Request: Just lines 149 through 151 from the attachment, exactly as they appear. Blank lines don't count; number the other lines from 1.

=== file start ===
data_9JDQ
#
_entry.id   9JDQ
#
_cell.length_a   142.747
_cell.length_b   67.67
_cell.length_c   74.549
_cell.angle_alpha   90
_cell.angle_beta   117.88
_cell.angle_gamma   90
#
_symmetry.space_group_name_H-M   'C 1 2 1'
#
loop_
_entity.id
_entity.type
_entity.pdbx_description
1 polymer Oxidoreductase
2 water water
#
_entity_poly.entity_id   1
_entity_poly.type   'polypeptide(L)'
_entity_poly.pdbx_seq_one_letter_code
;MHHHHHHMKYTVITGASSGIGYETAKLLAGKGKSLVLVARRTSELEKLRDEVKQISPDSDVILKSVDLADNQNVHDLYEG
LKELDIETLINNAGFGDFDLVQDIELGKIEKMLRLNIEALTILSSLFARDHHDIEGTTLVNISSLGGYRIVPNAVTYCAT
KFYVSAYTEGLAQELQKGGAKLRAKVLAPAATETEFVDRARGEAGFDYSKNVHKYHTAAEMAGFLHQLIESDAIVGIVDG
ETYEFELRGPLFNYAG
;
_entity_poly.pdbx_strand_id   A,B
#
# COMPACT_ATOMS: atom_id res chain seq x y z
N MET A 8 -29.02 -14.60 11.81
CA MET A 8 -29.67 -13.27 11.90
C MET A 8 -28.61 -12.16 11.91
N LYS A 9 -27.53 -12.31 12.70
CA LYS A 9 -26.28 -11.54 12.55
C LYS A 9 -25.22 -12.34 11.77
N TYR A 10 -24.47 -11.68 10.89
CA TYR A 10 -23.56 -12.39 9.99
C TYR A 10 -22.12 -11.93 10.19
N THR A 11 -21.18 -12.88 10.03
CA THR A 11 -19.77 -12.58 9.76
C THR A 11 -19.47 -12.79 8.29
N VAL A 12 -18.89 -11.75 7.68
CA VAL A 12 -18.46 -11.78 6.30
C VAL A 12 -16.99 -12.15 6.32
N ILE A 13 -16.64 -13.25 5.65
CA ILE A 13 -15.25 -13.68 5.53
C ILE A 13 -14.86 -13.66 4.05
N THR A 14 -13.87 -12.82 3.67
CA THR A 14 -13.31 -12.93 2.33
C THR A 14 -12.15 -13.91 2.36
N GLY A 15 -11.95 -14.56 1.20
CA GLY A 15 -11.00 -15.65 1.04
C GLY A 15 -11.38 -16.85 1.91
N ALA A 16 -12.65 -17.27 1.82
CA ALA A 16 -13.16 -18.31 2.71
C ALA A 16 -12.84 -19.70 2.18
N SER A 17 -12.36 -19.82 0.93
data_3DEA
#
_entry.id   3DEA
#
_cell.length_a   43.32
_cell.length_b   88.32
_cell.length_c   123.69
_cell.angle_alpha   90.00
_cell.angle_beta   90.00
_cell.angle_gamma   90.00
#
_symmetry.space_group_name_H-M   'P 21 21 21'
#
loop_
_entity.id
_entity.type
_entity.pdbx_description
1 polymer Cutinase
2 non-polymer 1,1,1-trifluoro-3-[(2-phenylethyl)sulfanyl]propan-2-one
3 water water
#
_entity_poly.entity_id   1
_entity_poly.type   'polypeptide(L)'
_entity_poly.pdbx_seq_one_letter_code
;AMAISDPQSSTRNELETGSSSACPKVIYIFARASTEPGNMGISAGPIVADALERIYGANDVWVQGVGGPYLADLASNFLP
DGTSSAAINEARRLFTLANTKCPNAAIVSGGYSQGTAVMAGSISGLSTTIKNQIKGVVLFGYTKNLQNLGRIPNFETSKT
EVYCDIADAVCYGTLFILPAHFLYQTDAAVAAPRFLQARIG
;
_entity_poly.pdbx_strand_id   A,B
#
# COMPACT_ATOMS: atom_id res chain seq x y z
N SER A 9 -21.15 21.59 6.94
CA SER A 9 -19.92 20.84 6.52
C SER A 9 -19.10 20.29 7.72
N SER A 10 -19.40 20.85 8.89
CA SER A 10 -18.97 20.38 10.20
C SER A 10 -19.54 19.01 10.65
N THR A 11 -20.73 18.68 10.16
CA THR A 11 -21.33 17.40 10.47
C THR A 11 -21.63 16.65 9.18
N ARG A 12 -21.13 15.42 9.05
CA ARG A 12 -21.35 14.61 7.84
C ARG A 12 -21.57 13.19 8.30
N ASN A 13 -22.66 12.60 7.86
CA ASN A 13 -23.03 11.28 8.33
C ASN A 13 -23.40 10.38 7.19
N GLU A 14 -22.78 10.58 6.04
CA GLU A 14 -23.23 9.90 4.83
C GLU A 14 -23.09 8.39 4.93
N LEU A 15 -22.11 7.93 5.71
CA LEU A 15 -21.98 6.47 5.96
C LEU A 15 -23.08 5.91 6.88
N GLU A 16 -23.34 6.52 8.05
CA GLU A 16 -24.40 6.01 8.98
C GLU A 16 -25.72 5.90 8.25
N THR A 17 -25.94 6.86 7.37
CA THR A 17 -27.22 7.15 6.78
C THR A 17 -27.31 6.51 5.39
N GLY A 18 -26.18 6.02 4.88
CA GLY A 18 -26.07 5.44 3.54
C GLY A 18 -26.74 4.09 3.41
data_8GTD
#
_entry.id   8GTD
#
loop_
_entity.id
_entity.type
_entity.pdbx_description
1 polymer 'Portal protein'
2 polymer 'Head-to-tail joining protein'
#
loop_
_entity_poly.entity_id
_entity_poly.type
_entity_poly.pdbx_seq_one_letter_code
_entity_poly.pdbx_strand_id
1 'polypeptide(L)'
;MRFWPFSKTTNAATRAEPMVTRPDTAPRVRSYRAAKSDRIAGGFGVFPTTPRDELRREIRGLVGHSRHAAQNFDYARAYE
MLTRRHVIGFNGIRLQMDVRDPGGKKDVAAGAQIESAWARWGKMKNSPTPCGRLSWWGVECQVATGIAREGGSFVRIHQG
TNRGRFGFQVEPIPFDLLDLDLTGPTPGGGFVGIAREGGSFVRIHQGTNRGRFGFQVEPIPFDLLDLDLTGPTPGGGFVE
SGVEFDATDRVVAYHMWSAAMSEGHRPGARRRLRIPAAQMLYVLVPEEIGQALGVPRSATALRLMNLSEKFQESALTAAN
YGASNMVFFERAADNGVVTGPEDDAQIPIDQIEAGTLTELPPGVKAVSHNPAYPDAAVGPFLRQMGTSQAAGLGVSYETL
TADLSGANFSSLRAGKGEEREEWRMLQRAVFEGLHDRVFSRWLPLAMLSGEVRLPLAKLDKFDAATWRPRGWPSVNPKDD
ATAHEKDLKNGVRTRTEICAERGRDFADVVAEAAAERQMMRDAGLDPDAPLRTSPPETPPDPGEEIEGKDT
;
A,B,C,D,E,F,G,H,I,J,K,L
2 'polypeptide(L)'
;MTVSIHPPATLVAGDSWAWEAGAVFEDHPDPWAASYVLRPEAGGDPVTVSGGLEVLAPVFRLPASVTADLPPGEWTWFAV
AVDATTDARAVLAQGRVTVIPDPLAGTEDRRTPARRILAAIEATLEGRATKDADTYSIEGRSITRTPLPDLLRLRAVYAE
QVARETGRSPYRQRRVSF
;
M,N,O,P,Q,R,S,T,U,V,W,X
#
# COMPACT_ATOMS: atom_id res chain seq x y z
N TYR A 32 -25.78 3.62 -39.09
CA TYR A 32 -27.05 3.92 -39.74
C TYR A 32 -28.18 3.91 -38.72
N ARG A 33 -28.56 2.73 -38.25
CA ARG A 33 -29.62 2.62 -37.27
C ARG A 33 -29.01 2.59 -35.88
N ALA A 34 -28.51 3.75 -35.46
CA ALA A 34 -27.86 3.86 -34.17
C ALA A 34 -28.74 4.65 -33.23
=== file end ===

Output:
AVDATTDARAVLAQGRVTVIPDPLAGTEDRRTPARRILAAIEATLEGRATKDADTYSIEGRSITRTPLPDLLRLRAVYAE
QVARETGRSPYRQRRVSF
;